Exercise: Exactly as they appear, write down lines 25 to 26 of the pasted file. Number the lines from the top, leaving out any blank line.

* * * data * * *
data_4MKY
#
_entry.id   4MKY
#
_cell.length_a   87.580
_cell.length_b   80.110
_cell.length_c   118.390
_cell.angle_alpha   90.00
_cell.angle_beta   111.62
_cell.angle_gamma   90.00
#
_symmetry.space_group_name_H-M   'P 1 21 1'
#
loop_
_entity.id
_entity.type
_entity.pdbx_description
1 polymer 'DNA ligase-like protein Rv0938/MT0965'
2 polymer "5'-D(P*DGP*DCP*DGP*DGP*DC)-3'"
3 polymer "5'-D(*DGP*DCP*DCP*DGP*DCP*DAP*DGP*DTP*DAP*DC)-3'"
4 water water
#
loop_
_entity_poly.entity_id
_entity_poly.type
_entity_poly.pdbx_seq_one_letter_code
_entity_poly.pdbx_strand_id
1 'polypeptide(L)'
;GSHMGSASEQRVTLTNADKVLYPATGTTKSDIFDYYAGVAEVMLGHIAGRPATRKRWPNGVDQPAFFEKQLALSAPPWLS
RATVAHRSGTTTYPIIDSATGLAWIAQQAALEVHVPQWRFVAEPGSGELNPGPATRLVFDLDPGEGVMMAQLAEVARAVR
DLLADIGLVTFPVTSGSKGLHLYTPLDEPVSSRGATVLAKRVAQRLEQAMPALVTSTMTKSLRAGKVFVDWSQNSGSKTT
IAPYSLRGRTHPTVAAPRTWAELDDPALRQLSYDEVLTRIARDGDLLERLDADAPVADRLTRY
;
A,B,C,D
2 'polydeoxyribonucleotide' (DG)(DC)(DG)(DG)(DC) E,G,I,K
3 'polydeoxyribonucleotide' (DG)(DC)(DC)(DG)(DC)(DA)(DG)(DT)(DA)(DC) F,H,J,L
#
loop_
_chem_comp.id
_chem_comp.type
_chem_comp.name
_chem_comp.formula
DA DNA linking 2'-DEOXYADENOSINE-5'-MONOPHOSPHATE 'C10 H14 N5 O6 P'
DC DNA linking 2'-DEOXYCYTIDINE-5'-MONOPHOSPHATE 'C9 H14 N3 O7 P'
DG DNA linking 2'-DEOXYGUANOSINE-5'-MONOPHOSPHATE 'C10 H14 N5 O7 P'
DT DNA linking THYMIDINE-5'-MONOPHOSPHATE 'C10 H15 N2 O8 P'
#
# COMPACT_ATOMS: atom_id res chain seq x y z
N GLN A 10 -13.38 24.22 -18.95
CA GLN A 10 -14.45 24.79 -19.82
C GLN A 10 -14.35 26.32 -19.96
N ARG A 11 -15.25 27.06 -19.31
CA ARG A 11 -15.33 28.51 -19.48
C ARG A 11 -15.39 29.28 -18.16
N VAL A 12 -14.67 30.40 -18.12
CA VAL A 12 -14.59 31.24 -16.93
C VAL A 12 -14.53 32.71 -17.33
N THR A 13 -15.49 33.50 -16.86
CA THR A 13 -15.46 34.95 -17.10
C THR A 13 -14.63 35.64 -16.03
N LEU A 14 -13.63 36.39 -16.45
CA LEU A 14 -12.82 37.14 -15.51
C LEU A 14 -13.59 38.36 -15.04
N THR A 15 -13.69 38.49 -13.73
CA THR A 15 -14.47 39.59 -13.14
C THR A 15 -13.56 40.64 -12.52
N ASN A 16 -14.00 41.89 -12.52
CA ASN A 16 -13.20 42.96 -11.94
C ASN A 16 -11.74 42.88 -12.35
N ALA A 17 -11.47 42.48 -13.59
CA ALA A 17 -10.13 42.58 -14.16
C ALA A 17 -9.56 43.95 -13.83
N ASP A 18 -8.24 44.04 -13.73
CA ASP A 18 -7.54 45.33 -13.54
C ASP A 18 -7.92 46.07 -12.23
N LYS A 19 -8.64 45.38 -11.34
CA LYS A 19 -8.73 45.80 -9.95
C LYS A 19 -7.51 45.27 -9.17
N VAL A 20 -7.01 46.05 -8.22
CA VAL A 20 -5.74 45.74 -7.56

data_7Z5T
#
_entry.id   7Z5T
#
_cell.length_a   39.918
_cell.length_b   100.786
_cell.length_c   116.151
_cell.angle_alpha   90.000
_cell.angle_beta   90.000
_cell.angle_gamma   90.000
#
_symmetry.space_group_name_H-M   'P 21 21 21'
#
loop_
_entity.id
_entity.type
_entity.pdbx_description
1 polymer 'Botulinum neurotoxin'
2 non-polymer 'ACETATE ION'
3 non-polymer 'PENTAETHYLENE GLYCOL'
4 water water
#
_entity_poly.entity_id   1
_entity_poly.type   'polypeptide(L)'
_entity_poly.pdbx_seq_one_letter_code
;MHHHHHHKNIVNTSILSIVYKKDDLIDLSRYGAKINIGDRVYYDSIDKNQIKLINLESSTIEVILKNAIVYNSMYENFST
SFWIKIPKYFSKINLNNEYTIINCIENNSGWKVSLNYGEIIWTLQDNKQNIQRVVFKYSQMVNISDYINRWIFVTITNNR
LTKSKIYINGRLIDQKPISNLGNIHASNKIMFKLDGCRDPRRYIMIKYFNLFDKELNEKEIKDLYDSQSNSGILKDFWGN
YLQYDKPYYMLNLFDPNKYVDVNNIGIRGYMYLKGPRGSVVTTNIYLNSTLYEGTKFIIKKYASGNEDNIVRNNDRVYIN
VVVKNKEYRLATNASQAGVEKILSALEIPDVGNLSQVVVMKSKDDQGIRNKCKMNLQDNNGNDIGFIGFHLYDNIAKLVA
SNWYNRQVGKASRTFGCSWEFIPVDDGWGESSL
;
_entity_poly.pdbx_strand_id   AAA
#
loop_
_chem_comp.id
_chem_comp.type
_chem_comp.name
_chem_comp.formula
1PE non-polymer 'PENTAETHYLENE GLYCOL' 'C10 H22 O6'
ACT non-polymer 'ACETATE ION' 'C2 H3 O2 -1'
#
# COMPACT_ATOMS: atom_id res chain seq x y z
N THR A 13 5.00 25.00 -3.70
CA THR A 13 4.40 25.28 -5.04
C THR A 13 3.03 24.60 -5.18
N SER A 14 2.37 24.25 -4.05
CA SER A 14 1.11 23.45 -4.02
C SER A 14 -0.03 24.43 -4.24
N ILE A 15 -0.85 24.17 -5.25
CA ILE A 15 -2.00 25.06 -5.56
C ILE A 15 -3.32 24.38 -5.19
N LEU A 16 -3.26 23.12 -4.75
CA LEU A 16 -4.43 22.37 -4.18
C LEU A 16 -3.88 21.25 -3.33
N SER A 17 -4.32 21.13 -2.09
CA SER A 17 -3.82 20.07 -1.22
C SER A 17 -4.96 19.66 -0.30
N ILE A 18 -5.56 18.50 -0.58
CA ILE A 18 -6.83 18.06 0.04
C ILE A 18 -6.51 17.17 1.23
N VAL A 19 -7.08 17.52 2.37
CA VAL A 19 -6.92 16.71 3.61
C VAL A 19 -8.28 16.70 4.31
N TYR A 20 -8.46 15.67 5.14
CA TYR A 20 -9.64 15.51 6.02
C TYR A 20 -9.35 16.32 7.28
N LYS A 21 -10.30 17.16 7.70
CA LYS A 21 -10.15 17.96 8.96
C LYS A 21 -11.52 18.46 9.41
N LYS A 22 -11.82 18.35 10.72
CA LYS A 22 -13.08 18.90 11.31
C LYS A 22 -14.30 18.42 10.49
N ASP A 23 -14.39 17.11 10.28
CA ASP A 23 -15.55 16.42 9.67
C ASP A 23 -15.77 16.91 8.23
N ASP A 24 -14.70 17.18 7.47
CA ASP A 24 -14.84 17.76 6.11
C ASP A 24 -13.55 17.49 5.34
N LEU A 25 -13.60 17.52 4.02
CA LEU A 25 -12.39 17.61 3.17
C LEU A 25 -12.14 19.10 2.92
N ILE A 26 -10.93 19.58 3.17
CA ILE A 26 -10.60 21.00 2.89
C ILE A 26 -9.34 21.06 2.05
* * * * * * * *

_entity_poly.type
_entity_poly.pdbx_seq_one_letter_code